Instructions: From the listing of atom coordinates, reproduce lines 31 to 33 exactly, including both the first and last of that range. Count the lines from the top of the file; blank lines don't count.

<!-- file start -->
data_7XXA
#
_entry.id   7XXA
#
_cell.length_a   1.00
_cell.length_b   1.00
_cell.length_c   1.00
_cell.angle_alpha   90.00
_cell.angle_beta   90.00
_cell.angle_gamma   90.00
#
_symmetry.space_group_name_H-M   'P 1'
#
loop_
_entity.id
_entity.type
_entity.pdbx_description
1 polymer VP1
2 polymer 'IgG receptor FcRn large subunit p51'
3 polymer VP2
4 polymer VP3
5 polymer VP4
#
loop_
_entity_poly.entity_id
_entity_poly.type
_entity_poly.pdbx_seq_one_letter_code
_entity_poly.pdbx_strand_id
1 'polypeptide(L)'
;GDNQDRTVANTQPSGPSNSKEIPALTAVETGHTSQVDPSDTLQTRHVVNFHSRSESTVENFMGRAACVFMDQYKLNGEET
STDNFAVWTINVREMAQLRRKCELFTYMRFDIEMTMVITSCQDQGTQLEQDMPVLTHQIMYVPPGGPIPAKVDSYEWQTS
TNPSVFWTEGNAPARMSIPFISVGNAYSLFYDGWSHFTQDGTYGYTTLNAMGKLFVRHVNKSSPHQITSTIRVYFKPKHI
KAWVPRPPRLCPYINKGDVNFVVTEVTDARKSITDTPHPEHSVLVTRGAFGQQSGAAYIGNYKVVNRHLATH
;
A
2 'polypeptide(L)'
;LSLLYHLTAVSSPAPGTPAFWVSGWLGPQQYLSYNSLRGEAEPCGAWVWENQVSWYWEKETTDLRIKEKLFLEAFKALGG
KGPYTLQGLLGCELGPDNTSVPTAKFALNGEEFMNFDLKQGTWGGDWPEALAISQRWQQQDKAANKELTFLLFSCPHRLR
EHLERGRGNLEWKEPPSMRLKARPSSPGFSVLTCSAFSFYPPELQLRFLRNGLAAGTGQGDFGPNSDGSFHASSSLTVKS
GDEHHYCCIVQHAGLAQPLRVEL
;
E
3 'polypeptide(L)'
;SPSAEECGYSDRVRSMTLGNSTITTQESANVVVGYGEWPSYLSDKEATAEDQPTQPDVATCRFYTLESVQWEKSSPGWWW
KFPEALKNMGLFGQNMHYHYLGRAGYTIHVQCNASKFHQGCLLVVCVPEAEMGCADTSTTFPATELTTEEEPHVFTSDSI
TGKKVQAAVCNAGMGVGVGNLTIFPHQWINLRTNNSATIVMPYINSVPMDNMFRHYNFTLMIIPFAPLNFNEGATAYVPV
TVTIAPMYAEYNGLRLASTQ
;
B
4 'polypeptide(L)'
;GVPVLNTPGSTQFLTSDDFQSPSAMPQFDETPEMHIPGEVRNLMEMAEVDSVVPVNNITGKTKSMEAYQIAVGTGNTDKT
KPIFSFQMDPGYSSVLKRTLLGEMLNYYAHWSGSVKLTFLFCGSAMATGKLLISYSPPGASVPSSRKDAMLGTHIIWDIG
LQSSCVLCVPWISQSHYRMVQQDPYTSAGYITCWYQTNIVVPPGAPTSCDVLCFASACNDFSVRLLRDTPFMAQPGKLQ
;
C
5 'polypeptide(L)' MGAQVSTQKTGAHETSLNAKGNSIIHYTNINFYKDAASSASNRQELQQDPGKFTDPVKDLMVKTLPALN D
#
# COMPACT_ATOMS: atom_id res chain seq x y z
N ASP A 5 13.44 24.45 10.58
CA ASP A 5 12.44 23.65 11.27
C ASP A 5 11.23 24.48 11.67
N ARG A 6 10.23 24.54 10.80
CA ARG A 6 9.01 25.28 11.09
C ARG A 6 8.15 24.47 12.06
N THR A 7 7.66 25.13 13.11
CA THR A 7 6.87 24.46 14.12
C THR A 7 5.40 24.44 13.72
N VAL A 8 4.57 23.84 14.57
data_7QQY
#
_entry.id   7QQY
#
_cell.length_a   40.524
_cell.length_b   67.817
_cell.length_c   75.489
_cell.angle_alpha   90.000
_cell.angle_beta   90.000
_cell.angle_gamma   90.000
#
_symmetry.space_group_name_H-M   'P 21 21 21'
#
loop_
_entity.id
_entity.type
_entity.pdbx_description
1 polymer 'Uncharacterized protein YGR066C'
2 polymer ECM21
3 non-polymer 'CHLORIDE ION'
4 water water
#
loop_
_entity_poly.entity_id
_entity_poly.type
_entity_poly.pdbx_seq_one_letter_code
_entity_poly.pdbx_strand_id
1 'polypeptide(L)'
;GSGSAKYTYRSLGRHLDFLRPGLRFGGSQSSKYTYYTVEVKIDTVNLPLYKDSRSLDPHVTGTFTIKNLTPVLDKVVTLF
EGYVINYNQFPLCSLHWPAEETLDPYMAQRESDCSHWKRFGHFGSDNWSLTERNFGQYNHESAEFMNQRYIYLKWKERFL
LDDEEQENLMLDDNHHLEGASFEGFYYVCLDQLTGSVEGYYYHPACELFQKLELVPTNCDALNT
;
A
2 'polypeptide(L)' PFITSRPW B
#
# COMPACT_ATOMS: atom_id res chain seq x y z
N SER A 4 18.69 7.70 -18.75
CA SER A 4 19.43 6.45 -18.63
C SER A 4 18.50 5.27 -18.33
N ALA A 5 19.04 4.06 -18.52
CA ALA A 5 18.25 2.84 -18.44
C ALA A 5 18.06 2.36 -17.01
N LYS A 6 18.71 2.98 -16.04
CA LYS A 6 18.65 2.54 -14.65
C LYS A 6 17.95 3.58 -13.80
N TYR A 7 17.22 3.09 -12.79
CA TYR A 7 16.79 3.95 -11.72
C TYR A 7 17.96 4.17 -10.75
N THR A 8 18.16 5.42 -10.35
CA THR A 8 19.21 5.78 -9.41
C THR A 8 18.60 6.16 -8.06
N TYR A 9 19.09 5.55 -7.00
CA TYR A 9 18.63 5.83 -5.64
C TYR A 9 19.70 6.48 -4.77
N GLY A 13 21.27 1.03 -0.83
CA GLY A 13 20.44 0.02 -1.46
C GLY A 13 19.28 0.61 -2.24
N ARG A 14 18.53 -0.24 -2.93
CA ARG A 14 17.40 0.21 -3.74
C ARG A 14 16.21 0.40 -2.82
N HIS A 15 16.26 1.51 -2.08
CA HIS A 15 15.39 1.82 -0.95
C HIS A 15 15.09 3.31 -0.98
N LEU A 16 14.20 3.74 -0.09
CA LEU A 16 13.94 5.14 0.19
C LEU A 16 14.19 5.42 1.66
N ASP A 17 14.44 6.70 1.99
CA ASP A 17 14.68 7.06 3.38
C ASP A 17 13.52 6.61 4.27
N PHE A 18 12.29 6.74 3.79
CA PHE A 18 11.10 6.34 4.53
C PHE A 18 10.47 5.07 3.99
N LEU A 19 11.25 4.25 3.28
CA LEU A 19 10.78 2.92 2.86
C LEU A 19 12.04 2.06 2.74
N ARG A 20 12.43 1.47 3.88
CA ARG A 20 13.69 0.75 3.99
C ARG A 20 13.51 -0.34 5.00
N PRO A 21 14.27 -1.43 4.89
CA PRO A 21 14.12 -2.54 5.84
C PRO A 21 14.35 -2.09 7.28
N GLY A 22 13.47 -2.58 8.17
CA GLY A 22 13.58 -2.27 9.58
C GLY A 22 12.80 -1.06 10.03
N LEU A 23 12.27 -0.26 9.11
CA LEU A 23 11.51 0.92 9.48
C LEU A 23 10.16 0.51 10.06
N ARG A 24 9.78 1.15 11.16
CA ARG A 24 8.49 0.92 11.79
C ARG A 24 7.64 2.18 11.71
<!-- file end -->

STDNFAVWTINVREMAQLRRKCELFTYMRFDIEMTMVITSCQDQGTQLEQDMPVLTHQIMYVPPGGPIPAKVDSYEWQTS
TNPSVFWTEGNAPARMSIPFISVGNAYSLFYDGWSHFTQDGTYGYTTLNAMGKLFVRHVNKSSPHQITSTIRVYFKPKHI
KAWVPRPPRLCPYINKGDVNFVVTEVTDARKSITDTPHPEHSVLVTRGAFGQQSGAAYIGNYKVVNRHLATH